It was, however, a message not of social reform only but of something deeper and more intimate that Carpenter strove to deliver. His “Civilization, its Cause and Cure,” published a few years later, may be regarded as the prose counterpart of “Towards Democracy,” and as humorously indicating in its title the sum of his exoteric teaching; but together with the plea for a more simple, human, and brotherly mode of living—a return to nature, but on a higher plane than that of Rousseau’s noble savage—he united a strain of oriental self-introspection and illumination, which was afterwards more fully expressed in four notable chapters of his “From Adam’s Peak to Elephanta” entitled “A Visit to a Gnani.” He has been called the Whitman and the Thoreau of the English democratic movement, but he was more than that; he was himself an adept in the serene “wisdom” of the East, and dreamed of a reconciliation of the intellectual faculty with the intuitive, of the restless energies of the western world with the oriental self-knowledge and repose.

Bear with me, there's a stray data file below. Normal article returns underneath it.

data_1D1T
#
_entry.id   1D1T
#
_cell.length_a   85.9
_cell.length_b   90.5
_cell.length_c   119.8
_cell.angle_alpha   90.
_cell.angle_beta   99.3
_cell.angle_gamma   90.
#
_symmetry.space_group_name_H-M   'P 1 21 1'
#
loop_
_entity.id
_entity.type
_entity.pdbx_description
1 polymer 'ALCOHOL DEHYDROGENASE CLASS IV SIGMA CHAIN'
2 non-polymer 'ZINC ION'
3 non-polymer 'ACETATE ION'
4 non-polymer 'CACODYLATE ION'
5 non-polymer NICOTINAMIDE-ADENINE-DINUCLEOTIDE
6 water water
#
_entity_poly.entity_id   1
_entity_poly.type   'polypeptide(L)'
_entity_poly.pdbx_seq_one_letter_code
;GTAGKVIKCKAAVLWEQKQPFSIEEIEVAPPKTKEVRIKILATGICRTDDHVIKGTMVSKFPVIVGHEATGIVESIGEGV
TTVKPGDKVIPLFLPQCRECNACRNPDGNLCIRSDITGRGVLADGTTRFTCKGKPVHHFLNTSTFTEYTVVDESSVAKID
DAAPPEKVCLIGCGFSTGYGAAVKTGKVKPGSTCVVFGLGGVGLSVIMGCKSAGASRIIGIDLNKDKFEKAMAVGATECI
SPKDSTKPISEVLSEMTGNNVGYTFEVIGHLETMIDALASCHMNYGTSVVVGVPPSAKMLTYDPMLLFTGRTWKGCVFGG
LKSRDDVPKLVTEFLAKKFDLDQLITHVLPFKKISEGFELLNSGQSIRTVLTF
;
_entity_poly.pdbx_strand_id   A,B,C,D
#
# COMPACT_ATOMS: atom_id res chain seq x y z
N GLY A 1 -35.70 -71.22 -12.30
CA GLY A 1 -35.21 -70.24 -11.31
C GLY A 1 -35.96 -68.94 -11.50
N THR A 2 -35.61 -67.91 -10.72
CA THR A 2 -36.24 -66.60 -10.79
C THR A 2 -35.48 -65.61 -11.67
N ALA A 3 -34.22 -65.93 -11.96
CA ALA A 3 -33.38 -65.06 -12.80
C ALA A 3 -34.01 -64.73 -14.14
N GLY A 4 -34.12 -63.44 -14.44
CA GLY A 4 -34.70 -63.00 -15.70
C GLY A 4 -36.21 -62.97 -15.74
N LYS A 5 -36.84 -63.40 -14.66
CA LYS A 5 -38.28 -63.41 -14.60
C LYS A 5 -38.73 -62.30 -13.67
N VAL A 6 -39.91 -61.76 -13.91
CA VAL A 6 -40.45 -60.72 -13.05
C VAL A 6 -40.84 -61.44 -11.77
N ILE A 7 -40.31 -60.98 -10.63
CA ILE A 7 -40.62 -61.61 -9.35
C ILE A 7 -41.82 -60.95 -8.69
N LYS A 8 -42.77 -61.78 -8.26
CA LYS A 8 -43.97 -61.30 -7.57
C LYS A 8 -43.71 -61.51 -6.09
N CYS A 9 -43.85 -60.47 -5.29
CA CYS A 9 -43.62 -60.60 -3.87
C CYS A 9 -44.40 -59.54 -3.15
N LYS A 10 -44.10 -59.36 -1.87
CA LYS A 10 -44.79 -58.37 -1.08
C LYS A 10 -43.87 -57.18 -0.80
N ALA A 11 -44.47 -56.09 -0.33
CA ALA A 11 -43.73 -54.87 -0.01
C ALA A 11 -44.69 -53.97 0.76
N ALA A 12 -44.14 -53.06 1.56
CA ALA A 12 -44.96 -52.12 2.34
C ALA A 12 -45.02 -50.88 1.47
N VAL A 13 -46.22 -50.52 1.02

Of Carpenter’s other books, and they are numerous, it need here be only said that they extended and applied in various directions this central idea. The essays most likely to arouse controversy (and they are certainly open to criticism) are those on sex questions; for his mind, like Shelley’s, was of that guileless and primitive character which shrinks from no discussion; but even here he was well served, as he himself used smilingly to admit, by his aptitude for propounding dangerous themes with a suavity that had a reassuring effect. His reputation as a writer was gained very slowly, and less through the ordinary literary channels than by the gradual growth among his readers of a feeling of kinship and affection. His personality was of the kind known as magnetic; and this quality seemed to be inherent also in his “Towards Democracy,” which brought him communications, and in many cases pilgrims and disciples, from many parts of the world. He was essentially the comrade, the counseller, and the friend. “For this most of all we thank you,” so concluded the address presented to him on his seventieth birthday, “the spirit of comradeship which has endeared your name to all who know you, and to many who to yourself are unknown.”